My Manager of the Year comes from an honest & true competition


I have to take my manager of the year, from the lower leagues, partly due to them serving up honest and true competition unlike the Premiership and also because it takes real guile to win anything there. Budgets are similar, players of a similar standard and expectations and excitement for fans are on a level playing field. Kenny Sheils may have got it right that even his granny would have won the league for Celtic this year as manager – must be some granny to manage one half of the Auld Firm – but down the leagues we have some cracking managers.

Let me start with three areas – mainly flippant – from which I would draw my short leet. The Lazarus Award for the manager who got the team from being close to dead to survival has a number of candidates. There is League Two’s Jim Weir of Elgin City who took over when they seemed dead and buried and got them close to the playoffs. In League One we have Gary Bollan who took Airdrie into their typical bad start to the season and then took them out of it and again within a whisker of the playoffs. In the Championship even Alan Stubbs who had a more horrendous start than Gary Bollan ended further up the table than the ever fancied Rangers is in with a shout. However my nomination from this area of managerial expertise has to be Mark Burchill of Livingston. If only because he got from the bottom, took on board a 5 point penalty and had a highly experienced manager to follow in John McGlynn all whilst the club was going through some form of internal/external warfare.

My second area is the The Shoes Weren’t All That Big Award for managers who took on tasks many thought they would fail in – but didn’t. It starts with Darren Young in League Two who took over Albion Rovers and as a rookie manager led them to the title. In League One we have Jim Duffy of Greenock Morton who took over at Cappielow and it took a long time to get the fans onside. Even now there are some who think the winning of the title was a fluke. Finally the Championship has Robbie Neilson who took over from Gary Locke and many thought it a massive mistake. With Craig Levein upstairs it was mooted as madness but Neilson has got my vote for simply being the guy who proved everyone wrong.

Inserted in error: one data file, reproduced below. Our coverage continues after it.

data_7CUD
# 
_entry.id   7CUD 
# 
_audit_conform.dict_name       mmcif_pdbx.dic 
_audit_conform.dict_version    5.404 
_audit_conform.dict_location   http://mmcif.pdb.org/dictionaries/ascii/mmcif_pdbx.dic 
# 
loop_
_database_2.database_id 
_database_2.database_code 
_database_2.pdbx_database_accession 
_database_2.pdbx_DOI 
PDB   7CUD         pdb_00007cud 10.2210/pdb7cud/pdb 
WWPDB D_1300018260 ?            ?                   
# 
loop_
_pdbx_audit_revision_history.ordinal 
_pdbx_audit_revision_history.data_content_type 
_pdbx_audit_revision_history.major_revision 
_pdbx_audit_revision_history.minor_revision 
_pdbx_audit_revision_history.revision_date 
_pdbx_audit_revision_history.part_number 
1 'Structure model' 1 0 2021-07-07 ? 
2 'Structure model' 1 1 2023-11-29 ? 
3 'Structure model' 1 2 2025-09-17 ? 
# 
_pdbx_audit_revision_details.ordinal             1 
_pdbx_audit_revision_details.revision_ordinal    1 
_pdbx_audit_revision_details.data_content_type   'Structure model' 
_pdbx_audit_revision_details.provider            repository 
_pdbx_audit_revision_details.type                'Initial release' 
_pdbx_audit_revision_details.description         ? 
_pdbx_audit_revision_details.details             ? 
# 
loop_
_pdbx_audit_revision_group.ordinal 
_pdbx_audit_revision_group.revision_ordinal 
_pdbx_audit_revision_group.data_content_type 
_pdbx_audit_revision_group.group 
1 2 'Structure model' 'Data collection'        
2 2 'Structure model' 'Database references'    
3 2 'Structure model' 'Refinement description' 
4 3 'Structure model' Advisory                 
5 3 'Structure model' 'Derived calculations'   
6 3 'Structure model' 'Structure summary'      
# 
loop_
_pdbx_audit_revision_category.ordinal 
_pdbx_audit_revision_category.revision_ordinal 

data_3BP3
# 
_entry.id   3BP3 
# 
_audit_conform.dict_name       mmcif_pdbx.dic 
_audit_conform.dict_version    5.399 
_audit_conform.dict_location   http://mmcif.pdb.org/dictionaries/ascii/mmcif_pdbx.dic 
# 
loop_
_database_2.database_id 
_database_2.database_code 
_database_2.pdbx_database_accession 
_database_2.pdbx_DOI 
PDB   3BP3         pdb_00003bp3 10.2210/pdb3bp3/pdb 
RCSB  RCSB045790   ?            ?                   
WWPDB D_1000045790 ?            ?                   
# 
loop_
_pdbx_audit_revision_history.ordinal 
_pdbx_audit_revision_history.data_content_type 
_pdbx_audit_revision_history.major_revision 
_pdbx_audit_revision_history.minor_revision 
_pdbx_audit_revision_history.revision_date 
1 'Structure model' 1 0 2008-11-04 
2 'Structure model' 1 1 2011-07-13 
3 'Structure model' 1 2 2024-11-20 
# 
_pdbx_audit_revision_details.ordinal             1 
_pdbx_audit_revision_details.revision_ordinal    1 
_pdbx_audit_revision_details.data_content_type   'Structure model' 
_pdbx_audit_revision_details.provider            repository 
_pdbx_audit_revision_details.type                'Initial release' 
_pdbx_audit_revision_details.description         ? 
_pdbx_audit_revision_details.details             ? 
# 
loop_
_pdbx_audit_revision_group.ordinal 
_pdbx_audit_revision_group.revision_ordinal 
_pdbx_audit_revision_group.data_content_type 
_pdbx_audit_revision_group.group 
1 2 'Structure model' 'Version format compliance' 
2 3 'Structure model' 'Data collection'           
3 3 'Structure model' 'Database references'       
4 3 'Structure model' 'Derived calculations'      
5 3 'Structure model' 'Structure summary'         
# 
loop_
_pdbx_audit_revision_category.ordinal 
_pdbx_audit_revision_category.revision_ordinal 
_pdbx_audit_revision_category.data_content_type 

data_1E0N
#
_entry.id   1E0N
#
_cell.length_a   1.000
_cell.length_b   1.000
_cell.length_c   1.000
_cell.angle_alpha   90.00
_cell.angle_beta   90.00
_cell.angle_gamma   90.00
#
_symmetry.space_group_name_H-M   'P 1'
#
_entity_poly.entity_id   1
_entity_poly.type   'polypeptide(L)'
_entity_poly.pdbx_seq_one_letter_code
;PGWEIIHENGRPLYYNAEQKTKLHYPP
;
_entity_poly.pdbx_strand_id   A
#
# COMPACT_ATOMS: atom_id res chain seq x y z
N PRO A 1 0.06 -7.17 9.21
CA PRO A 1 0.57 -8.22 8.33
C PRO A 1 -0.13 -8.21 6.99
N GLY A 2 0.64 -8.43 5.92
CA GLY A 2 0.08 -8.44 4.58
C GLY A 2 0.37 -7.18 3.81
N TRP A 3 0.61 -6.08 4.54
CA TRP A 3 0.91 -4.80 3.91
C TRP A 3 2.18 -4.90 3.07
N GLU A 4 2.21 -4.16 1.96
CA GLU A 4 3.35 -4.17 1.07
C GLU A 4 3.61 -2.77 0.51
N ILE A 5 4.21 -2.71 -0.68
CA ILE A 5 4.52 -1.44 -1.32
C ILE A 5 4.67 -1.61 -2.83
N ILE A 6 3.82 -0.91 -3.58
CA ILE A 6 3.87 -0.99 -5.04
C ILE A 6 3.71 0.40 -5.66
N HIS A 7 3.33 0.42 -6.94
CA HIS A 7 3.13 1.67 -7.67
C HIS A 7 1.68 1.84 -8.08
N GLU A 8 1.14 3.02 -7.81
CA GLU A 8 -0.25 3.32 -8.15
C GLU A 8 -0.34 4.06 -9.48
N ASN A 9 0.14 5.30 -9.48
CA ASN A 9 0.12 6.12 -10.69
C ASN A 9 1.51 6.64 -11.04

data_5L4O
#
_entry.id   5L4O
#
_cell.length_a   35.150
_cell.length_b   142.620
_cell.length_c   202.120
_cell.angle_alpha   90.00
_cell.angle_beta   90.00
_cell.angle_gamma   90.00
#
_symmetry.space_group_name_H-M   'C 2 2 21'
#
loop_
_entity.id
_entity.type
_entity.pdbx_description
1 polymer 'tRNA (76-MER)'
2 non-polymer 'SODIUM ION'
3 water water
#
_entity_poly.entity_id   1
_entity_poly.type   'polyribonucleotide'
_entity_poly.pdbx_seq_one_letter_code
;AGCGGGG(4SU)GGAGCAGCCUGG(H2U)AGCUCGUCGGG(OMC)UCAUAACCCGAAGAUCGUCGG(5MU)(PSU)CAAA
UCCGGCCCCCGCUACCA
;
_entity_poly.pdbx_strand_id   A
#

Finally we have The Did We Really Expect Them to Win Anything Award which goes to managers who have been real surprises in cup and other competitions – there were many who started the season with the burden of expectations upon them. Whilst Barry Ferguson has not been the manager we had expected, Peter Houston is in a national cup final. Mark Burchill, again, is a guy who got Livingston the Petrofac Training Cup, John Hughes could lay claim because he also has got a Cup Final and a European place for Inverness Caledonian Thistle. Honourable mention should also go to Steve Aitken as he took Stranraer, on what is the smallest budget of the season, into the playoffs. Mention must also be made to Ray McKinnon who claimed three manager of the month awards for Brechin City as well as a 17 game unbeaten run during the season. This award tends to be fought over by managers at the top of the game and so it goes, for me, to James Fowler who may have taken the work of Jim McIntyre who built on the work of Allan Johnston and made good but it did take effective management to keep them in the playoffs and give us two great wins against Rangers at critical times during the season.



Winning the league by 21 points and taking the Championship away from other pretenders means, for me it is a no contests and the winner is Robbie Neilson.

Player of the Year

This is a really difficult one as there are too many candidates to mention. I am, however, going for one guy who has proven, as the top goal scorer for the season, that your career can be evergreen; Peter Weatherston of Annan Athletic.


About Author

A lifelong supporter, since seeing Alex Ferguson play for them, of Ayr United he now contributes here, at KickTalk and Ringside Reports for things sporty. He is also a theatrical type and an educationalist. As an Ayr fan he clearly can explain the inexplicable, place fanatical faith in the most fantastic of dreams and deal with dark periods of depression and disappointment. Perfect as a teacher..

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